A Sari is a great wrap for large presents. It can be worn as a dress (it doesn't need sizing) and can be used as a curtain, a tablecloth and much more
Multipurpose Saris and scarves make wonderful gift wraps

Wrap gifts in Re-useable materials

  • Children’s Artworks
  • unused photocopied music scores
  • Material Shopping bags
  • Beach towel
  • Tea towels
  • Hand towel or handkerchief
  • Biodegradable (linen or cotton) tablecloths
  • Sari
  • Beach wrap
  • Scarf
  • Beach towel
  • Picnic rug
  • Natural Fibre placemats ie. Bamboo
A famous antique pearl earring - great gift

When the Festivity has Passed

Feasting Without Waste

Eventually, the time comes to start clearing up and the environment is often burdened. On an average day, in the western world, one-third of all the food grown is simply thrown out. Additionally, the wastage compounds at times of feasting and merriness. At these times, the food wastage dramatically increases. There are, however, simple ways to reduce waste and provide plenty of healthy and delicious meals.

  • Plan your menu
  • Write a Shopping list
  • Measure your serving sizes or let people serve themselves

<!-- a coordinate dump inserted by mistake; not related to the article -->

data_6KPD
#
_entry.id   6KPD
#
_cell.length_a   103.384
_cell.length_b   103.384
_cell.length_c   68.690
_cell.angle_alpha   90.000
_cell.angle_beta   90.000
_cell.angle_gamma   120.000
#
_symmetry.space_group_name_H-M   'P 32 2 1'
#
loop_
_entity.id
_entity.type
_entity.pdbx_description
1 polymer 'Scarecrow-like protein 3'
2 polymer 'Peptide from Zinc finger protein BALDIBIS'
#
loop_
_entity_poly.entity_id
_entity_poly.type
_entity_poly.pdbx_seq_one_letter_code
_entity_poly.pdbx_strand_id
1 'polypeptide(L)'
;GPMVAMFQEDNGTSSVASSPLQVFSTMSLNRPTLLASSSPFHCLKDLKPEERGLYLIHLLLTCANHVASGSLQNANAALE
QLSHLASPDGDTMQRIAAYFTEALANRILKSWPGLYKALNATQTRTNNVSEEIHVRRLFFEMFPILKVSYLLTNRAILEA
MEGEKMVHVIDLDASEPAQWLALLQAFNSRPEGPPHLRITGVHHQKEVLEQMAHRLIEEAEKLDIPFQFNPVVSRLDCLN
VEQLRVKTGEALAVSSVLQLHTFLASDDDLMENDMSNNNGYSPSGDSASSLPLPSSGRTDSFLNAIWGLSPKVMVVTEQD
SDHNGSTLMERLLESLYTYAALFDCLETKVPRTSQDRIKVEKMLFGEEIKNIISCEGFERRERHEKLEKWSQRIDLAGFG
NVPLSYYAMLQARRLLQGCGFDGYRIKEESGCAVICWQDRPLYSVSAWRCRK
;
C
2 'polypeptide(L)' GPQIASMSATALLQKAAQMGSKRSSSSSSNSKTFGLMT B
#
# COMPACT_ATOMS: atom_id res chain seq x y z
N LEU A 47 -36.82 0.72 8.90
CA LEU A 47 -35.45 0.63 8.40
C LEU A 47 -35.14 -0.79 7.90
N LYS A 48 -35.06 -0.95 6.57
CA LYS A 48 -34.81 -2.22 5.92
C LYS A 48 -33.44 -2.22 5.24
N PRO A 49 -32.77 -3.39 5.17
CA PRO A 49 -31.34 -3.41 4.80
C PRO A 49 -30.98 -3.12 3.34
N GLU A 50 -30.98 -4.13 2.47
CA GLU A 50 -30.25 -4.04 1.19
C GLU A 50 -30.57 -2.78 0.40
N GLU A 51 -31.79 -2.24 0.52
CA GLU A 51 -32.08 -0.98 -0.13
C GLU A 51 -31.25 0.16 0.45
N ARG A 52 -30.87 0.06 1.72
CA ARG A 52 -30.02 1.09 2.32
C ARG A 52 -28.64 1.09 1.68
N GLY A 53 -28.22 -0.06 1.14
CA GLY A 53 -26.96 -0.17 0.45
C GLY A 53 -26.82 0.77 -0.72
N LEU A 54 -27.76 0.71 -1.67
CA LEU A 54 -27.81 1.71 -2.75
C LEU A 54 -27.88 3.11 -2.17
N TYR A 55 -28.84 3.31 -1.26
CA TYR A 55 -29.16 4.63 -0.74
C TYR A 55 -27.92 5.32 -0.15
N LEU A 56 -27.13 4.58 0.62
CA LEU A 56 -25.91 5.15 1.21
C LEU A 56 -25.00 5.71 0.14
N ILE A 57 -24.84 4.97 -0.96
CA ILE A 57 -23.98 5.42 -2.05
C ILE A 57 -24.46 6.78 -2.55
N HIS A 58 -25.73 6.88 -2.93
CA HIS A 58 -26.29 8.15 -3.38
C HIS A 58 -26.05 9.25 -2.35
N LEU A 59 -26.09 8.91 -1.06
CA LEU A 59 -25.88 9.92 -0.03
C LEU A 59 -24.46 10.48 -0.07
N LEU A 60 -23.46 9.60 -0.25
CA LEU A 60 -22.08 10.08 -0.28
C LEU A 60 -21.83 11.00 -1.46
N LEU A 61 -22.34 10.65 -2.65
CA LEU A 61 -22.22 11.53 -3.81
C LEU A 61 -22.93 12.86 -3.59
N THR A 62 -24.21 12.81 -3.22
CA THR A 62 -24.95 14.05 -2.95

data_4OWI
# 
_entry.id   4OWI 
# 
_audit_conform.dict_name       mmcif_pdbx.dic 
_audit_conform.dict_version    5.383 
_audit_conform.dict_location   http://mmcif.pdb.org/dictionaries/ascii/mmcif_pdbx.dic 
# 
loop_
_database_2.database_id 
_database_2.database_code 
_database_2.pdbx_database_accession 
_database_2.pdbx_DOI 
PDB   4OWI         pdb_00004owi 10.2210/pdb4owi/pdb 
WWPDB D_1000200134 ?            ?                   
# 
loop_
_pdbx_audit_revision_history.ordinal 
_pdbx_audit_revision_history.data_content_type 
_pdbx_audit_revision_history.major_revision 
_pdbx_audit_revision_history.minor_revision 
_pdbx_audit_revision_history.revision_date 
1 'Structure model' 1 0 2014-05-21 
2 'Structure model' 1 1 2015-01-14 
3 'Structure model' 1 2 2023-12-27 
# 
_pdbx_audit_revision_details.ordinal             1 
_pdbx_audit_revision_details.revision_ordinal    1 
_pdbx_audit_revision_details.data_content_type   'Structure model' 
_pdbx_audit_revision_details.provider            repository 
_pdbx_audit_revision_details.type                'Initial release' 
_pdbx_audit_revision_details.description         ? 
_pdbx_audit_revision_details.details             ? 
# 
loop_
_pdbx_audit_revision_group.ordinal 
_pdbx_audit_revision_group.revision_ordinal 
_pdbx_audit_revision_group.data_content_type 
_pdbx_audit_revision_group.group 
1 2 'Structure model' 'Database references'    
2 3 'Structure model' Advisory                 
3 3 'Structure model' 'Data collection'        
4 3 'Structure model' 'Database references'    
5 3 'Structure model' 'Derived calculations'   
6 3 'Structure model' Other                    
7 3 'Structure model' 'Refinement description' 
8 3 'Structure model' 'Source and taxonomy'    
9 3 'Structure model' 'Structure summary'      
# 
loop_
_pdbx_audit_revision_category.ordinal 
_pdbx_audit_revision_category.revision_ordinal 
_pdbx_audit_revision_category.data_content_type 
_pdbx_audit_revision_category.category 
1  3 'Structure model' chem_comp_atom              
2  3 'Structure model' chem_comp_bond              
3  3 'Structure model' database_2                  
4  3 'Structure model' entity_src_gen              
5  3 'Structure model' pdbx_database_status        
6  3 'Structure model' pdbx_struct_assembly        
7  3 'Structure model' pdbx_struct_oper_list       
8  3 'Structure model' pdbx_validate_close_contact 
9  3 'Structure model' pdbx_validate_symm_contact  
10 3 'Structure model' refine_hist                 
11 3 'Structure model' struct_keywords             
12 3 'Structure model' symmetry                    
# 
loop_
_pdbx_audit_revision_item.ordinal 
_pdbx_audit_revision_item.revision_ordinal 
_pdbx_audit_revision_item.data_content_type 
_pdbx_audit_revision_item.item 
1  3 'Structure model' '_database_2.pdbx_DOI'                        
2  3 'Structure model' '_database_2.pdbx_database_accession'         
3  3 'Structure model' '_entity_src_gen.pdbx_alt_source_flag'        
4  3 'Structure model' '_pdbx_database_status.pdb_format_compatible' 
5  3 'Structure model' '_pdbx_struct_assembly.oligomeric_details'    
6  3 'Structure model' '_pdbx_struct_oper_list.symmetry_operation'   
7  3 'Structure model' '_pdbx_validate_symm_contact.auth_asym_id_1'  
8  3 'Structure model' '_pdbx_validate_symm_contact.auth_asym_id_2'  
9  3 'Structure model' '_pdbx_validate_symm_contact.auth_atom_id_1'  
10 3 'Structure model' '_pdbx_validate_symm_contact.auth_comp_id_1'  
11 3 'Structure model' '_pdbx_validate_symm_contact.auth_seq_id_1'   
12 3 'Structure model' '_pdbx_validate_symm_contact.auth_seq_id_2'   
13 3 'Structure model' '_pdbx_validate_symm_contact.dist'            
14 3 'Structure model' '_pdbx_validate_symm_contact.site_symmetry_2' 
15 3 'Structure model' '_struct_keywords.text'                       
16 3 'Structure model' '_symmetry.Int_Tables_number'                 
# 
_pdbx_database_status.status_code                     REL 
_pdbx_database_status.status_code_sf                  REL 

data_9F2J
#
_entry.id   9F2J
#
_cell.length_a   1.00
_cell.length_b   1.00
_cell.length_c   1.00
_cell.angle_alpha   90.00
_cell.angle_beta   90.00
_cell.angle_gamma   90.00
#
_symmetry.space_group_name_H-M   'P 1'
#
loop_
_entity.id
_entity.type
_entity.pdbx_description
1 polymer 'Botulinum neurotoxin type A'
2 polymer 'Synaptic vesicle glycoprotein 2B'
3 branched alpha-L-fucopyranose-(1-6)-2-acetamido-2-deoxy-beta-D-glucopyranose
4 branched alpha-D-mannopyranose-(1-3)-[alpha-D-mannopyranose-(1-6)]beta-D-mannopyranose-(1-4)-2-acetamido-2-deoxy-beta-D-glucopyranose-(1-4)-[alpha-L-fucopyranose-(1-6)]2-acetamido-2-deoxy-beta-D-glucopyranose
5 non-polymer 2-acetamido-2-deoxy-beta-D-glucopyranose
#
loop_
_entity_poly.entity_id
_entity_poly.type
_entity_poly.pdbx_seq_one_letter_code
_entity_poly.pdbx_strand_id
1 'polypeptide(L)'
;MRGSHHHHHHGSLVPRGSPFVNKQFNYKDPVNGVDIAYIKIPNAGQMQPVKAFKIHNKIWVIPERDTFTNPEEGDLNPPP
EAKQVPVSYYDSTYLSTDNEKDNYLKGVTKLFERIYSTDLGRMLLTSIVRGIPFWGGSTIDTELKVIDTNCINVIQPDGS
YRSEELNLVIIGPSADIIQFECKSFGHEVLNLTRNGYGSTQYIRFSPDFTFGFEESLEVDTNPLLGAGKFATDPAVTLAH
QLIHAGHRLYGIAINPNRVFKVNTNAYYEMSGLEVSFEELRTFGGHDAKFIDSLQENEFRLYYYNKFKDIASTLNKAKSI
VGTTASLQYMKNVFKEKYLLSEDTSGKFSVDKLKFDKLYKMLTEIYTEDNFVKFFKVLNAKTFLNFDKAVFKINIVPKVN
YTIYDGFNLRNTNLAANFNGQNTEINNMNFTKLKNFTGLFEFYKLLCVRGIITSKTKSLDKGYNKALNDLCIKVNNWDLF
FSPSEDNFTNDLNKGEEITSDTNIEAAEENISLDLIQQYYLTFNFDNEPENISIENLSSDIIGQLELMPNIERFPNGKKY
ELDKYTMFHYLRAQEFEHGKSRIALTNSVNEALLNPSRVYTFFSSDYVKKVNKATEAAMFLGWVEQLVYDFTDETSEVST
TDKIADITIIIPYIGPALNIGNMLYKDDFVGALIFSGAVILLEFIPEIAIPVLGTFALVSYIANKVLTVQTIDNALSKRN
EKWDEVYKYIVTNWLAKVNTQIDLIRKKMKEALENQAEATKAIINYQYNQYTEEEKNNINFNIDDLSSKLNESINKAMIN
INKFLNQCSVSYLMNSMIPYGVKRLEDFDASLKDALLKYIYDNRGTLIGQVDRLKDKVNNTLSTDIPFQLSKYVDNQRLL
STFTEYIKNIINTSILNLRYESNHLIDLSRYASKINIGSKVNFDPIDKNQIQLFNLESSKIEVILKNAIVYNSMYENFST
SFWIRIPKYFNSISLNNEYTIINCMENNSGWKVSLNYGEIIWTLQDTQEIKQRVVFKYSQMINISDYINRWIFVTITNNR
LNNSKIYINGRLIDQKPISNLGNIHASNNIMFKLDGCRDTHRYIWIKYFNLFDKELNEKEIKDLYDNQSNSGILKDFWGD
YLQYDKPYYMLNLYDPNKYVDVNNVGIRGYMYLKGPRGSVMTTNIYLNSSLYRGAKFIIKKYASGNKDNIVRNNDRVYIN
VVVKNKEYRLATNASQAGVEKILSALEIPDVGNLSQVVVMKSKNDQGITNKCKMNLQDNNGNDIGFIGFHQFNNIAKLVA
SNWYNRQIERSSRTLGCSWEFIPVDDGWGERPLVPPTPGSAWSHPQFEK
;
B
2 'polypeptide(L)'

• Store Food Correctly
  • Upstyle the leftovers turning them into curries, pies, lasagne, and sauces.
  • Feed old leftovers to your chickens, the worm farm or soldier-fly farm.
Giant pumpkins – a popular novel hobby.

Permaculture Your Inner Landscape

Spontaneity Nurtures Inner Worlds

Professor Stuart Hill, agricultural and soil ecologist, and social-ecologist challenges us all to restore our inner landscape. Stuart reminds us of our formative years. At first, we live with open eyes and a passion to live from the ‘inside-out’. But with conditioning, we learn to live from the ‘outside-in’. He challenges us to regain our spontaneity, curiosity, and honesty. Then we become ourselves and get comfortable with being different. Peaceful diversity enriches us, our relationships, and the world.

Drawing of a young bearded Banana gazing at his own navel, wondering "who am I".

We start life with spontaneity, and our curiosity enables us to appreciate context and environment. And so, we begin to conform. Bit by bit, we learn to live from the outside-in. Over time, our inner child learns to please other people and conform to society.